When the count does pick up at T-9 minutes and counting, it will be under the control of the Ground Launch Sequencer, a major mainframe computer that controls the final countdown. During the T - 9 minute hold, the guys on the consoles will be asked for their "go or no-go" decisions. Each console has displays and gauges showing each department's responsibility during the launch. They are looking for "out of specification" readings that could put a hold in the count. Safety is foremost in everyone's mind. These are their friends up there strapped into that spacecraft.

As you hear the TD (Test Director - a hold over from earlier days) call out the acronym of the guys on the consoles, each one yells back "GO!". Usually. The guys at T-20 were the bosses, who wanted their bosses to hear them over NASA Select to show how important they are. But these guys on the display consoles are the guys who count!

Watch out for the SRO (Supervisor of Range Operations). If he notices a ship or a plane in the "splash down" area of the solid rocket boosters, he's likely to hold the count. He's the most unpredictable guy on the consoles. Normally, when SRO is happy, everyone is happy. Weather is the only other console that can hold a countdown short at T-5 minutes, and still expect to launch today.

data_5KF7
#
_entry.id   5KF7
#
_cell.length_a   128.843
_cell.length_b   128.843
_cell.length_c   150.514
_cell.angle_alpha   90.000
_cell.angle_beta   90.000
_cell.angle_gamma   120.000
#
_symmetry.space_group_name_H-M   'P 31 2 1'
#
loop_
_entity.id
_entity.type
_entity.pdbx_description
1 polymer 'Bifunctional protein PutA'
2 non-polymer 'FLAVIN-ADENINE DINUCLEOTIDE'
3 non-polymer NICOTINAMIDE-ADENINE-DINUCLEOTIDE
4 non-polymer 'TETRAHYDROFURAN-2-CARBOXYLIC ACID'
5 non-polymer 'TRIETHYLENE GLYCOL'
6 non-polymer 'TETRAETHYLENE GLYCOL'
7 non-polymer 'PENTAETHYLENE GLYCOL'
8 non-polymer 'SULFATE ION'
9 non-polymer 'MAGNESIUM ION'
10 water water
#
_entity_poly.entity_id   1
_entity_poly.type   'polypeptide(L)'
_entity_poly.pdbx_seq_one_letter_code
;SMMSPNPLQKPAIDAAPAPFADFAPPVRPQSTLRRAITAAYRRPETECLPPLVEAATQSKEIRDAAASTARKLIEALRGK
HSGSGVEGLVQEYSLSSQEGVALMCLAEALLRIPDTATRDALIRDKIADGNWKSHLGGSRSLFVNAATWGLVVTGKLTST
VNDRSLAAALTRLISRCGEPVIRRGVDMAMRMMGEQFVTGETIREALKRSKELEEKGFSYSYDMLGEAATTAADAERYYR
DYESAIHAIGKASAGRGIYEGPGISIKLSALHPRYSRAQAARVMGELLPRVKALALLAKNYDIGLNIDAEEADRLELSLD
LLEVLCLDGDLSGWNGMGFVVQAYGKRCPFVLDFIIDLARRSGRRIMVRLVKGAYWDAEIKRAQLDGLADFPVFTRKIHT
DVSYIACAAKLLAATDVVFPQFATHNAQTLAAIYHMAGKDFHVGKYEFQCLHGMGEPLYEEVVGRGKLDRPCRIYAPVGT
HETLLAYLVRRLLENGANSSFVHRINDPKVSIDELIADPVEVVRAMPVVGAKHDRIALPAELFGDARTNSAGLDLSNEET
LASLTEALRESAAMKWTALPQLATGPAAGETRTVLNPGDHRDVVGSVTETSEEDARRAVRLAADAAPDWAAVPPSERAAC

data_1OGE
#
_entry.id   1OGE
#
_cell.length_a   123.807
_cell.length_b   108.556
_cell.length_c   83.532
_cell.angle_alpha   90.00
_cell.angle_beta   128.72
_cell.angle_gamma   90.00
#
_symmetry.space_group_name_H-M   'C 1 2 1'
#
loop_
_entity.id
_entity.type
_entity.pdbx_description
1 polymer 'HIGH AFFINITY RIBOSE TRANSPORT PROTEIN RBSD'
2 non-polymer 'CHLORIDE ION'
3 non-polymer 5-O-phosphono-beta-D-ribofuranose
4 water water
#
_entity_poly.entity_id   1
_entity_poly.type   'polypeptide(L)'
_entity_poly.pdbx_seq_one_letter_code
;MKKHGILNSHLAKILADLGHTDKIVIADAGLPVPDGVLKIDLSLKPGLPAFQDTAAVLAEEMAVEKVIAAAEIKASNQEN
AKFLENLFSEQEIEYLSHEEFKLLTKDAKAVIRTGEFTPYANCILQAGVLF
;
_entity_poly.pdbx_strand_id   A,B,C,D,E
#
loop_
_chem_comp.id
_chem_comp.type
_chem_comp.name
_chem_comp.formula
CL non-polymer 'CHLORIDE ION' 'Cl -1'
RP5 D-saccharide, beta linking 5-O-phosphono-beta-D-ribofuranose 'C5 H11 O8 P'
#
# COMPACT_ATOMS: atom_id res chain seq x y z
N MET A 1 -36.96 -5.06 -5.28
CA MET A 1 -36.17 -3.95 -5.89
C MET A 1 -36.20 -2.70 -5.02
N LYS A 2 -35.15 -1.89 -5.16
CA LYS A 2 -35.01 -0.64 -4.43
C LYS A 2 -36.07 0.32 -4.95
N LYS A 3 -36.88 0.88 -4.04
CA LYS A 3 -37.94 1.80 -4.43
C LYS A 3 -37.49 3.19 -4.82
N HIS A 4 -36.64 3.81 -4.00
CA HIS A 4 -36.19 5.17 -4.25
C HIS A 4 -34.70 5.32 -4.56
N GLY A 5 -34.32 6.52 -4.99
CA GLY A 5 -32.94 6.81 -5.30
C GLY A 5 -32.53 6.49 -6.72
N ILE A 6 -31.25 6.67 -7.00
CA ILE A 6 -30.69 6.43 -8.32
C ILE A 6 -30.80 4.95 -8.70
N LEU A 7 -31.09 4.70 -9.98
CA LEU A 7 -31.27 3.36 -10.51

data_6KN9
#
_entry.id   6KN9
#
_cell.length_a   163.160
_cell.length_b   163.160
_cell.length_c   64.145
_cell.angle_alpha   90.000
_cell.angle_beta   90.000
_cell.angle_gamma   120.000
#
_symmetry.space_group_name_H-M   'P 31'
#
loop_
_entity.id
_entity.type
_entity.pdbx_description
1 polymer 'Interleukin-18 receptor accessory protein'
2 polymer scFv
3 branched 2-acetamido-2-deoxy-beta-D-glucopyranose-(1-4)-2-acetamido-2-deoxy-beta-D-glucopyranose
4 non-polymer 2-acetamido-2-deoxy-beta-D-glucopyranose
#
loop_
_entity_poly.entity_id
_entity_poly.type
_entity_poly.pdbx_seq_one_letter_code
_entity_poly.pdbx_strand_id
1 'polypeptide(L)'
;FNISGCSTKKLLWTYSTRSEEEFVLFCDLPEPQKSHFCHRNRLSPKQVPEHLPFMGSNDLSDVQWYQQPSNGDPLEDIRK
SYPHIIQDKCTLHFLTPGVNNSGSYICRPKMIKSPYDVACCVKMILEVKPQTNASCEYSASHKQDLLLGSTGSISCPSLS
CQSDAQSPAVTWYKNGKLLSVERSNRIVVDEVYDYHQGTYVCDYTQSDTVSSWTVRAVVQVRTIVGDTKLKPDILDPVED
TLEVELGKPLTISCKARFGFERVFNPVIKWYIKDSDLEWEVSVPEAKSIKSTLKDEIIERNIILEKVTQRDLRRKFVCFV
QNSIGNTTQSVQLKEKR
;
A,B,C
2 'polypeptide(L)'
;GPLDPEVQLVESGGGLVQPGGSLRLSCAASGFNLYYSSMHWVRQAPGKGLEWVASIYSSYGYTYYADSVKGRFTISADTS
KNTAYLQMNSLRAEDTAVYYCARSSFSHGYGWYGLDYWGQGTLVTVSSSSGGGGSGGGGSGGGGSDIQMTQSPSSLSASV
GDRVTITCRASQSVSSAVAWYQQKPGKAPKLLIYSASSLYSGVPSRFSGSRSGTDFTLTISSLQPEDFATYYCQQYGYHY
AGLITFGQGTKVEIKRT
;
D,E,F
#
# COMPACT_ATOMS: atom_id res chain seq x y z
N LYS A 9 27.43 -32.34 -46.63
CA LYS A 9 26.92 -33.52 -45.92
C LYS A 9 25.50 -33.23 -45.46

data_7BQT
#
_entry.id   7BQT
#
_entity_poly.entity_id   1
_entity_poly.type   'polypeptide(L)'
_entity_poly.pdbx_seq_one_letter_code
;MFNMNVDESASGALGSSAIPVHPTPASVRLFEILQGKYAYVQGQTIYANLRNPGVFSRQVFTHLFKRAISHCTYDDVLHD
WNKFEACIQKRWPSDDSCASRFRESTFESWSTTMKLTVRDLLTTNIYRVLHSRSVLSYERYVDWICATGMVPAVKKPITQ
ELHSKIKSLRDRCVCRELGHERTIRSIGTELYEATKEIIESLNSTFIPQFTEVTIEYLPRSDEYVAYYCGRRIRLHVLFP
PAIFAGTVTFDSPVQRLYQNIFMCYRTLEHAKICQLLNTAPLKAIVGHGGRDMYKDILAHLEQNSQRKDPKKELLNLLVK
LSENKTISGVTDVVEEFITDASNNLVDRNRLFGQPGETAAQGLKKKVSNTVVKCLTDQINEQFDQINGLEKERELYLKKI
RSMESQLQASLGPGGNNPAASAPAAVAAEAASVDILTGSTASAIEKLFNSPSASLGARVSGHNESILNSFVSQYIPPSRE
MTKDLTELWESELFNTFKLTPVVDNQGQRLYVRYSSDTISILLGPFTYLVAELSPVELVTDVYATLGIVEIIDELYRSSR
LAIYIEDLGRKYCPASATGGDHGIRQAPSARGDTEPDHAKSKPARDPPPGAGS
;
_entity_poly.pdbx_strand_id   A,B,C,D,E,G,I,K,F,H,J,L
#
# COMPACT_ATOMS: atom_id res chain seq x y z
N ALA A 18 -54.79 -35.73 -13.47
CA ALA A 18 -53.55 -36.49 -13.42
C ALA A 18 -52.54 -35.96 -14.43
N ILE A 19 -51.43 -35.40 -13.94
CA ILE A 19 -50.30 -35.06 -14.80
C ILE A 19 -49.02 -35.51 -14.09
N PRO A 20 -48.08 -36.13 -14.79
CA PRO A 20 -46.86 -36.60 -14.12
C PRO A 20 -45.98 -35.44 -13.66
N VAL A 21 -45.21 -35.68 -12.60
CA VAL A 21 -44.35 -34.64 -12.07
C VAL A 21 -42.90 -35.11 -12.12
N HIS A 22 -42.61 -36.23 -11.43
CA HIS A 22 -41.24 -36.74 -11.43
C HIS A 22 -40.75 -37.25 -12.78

T - 5 Minutes. It's nail-biting time. If there is the slightest chance that the weather will change, they will "march it down" to T-5, and hold the count there. It is at the T-5 minute mark that the CDR (Commander of the Shuttle, and most of the crew acronyms are spelled out, so the Commander is Cee Dee Are) is given the "Go to start APU's". The Auxiliary Power Units provide the hydraulic power to move the rudder and the ellivons (combination ailerons and elevator on the Shuttle's delta wing), as well as gimbolling the Main Engines. It is at this time that they actually start using a major amount of "consumables" - the fuel of the APU's. They don't start using consumables unless they think they are going to get off the pad today. They can't test these systems until they power up the APU's, so this is another point where they might hit a new glitch that could halt the countdown. They have to have 3 good APU's to be allowed to proceed for launch.